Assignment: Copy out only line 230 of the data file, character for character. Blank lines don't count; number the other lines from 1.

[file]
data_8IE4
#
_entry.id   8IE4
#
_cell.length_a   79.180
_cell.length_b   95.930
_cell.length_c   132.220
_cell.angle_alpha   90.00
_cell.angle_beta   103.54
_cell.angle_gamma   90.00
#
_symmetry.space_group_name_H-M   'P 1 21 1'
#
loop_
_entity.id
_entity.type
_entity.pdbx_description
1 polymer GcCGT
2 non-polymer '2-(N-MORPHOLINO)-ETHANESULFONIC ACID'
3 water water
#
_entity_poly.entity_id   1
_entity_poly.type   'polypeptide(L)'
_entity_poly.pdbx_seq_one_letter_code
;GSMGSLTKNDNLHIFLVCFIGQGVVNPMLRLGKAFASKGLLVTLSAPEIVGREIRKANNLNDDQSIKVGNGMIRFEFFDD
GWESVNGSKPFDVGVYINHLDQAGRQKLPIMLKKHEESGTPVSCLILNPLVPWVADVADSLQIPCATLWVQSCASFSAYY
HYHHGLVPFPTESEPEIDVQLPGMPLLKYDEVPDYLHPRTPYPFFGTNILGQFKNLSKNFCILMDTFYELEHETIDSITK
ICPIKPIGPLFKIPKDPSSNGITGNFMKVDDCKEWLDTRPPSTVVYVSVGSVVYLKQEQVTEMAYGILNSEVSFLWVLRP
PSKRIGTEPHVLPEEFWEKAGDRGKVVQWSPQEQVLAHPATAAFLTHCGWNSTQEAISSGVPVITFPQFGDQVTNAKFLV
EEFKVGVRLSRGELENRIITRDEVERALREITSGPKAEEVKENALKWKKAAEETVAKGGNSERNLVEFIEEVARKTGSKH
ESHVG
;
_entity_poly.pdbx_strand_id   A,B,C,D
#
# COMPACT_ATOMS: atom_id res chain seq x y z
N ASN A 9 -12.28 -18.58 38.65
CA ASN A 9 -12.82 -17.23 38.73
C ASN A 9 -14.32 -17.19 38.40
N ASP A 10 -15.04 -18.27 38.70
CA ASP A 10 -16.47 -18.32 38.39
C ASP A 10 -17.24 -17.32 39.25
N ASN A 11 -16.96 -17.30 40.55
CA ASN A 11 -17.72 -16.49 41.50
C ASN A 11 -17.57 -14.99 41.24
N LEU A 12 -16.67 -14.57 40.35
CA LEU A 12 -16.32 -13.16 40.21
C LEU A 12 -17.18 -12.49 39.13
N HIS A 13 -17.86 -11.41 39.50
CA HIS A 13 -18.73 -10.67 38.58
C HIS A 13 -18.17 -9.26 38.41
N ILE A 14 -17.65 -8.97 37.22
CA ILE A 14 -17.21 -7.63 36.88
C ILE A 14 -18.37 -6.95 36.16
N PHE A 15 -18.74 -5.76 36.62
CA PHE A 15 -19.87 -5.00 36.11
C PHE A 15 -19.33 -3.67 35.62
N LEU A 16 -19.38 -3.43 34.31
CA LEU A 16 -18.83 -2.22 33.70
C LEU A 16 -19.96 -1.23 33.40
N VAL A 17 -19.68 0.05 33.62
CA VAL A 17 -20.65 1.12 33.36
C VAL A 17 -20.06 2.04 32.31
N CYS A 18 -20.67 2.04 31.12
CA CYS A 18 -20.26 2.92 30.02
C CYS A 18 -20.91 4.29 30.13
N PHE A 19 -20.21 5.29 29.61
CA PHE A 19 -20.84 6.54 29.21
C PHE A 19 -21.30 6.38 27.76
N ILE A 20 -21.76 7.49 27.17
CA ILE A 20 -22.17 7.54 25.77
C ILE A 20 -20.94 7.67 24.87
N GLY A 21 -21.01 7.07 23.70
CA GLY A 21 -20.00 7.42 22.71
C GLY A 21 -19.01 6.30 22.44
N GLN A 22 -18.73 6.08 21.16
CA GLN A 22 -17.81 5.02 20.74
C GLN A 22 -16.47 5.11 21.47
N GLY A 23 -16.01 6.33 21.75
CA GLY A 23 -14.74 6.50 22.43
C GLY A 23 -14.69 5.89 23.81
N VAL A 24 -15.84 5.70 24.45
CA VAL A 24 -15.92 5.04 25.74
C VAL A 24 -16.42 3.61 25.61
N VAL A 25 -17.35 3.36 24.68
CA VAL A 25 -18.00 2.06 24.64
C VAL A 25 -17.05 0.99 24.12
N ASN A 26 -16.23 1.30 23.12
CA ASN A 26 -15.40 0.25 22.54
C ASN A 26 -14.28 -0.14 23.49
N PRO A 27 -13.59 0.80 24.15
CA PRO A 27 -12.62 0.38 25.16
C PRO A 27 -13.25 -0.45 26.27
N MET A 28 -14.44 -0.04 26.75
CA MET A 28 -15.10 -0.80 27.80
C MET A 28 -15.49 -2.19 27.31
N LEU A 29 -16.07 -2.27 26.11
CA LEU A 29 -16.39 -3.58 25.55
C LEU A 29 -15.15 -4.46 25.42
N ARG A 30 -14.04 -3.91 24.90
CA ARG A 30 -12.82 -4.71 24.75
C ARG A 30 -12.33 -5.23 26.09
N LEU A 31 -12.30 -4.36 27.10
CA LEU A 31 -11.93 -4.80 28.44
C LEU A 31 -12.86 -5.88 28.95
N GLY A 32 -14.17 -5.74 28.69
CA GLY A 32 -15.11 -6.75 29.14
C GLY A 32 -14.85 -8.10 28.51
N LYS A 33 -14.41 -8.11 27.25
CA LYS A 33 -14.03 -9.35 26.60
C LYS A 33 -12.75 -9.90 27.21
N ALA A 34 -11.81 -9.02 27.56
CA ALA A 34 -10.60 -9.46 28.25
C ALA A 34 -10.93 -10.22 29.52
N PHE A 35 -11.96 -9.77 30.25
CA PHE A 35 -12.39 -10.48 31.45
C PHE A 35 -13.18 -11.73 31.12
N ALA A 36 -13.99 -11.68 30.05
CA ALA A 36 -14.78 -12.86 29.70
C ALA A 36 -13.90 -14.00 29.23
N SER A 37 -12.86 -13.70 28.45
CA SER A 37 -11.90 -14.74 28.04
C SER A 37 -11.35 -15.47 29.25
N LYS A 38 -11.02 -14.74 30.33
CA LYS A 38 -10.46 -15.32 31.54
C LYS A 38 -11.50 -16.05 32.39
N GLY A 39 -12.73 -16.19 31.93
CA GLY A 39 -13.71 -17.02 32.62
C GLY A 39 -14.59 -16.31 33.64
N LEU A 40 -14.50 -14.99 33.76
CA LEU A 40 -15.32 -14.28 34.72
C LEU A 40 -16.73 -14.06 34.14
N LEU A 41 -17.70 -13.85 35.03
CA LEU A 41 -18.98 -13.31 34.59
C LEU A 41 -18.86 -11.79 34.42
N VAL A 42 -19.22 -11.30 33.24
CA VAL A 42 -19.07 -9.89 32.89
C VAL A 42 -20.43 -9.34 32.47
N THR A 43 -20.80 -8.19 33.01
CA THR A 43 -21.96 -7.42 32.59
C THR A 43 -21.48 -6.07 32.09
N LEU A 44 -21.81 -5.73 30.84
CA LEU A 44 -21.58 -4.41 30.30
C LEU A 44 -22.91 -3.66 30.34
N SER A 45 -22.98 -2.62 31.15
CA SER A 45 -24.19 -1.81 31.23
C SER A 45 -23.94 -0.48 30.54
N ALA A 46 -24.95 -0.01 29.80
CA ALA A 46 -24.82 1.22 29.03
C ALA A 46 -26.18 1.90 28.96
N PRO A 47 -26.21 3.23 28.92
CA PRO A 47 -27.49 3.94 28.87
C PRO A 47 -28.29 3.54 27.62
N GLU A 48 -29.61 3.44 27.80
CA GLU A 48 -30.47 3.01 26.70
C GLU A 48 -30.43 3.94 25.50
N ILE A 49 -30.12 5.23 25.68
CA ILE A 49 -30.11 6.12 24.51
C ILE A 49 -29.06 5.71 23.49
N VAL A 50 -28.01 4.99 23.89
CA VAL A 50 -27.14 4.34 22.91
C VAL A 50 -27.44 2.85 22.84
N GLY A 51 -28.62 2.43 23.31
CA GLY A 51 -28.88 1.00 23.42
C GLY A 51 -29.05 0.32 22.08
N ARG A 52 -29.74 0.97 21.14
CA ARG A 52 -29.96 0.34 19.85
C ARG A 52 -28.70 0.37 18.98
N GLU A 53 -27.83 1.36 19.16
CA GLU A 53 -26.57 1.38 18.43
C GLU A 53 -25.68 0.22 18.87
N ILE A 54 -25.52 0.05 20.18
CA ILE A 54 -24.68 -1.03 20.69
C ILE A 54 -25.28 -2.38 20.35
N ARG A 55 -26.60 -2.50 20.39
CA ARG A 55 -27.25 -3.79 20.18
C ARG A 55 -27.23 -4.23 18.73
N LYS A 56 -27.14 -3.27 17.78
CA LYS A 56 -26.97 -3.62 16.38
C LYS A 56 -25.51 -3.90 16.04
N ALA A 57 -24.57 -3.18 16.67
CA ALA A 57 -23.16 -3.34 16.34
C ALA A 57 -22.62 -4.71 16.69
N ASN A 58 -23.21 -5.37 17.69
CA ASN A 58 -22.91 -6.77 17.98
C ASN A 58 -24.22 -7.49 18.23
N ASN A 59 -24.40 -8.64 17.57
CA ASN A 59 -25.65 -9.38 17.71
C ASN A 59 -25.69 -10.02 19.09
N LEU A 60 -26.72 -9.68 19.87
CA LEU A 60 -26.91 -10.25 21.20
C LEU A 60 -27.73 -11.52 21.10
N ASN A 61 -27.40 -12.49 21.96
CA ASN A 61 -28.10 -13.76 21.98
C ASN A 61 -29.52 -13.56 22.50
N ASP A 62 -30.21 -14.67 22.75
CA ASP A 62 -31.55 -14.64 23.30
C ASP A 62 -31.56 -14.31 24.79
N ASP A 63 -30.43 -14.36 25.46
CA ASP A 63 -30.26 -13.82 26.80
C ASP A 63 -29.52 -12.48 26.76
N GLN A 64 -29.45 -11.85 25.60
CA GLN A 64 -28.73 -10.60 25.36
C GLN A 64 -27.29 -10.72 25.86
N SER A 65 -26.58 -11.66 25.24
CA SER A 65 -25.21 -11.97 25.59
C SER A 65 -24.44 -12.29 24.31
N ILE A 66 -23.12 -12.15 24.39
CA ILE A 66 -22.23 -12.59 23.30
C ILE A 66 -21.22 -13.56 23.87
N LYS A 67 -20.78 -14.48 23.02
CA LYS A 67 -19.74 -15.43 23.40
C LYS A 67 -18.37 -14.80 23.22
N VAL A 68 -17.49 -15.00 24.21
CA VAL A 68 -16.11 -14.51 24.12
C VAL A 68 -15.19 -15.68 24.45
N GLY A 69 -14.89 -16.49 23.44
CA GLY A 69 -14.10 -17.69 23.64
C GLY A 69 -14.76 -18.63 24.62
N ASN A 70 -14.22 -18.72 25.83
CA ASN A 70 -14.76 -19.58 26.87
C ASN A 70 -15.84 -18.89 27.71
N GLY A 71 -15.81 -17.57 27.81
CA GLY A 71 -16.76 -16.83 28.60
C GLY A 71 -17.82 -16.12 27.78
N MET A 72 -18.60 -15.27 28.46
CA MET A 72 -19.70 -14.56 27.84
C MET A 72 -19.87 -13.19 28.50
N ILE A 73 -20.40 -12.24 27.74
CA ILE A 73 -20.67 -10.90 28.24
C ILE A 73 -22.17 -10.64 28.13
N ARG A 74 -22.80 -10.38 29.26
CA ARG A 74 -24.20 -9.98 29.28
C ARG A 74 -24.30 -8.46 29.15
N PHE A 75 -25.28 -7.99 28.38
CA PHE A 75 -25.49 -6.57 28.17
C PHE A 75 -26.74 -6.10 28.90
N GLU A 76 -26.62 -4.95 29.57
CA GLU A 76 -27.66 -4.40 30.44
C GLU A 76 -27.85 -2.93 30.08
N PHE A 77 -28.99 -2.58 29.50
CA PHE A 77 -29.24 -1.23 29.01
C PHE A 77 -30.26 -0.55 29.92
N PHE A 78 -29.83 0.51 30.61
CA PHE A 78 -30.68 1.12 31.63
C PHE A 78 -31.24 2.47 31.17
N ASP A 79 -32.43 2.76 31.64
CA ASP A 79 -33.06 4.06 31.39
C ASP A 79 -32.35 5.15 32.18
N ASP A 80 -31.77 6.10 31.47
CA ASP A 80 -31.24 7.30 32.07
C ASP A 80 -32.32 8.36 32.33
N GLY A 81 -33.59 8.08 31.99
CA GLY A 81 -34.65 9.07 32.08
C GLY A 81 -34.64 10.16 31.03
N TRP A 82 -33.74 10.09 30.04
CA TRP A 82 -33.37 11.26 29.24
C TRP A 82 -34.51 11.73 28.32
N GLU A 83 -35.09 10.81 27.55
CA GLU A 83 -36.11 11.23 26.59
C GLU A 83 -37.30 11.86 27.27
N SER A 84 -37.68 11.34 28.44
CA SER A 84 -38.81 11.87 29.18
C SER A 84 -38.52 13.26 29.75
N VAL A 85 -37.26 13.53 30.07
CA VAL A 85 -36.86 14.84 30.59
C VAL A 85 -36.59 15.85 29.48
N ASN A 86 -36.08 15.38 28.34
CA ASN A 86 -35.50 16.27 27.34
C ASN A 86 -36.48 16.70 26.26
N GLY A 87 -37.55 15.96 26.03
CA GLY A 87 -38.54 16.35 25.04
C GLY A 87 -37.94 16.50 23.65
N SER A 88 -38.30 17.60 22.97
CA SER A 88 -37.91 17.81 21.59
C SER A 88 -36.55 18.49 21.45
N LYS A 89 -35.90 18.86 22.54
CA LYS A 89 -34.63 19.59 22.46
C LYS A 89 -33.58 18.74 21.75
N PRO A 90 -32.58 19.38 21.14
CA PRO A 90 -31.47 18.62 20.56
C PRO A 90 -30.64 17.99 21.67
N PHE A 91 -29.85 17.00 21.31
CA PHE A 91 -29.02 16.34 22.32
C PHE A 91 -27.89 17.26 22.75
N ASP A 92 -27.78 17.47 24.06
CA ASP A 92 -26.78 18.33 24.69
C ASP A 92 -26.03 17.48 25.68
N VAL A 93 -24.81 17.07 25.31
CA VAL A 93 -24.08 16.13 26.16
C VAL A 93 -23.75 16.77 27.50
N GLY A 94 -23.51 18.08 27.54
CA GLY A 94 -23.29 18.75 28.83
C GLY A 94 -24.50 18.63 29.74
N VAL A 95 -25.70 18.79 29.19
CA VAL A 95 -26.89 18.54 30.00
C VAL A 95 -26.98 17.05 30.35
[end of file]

C ILE A 73 -22.17 -10.64 28.13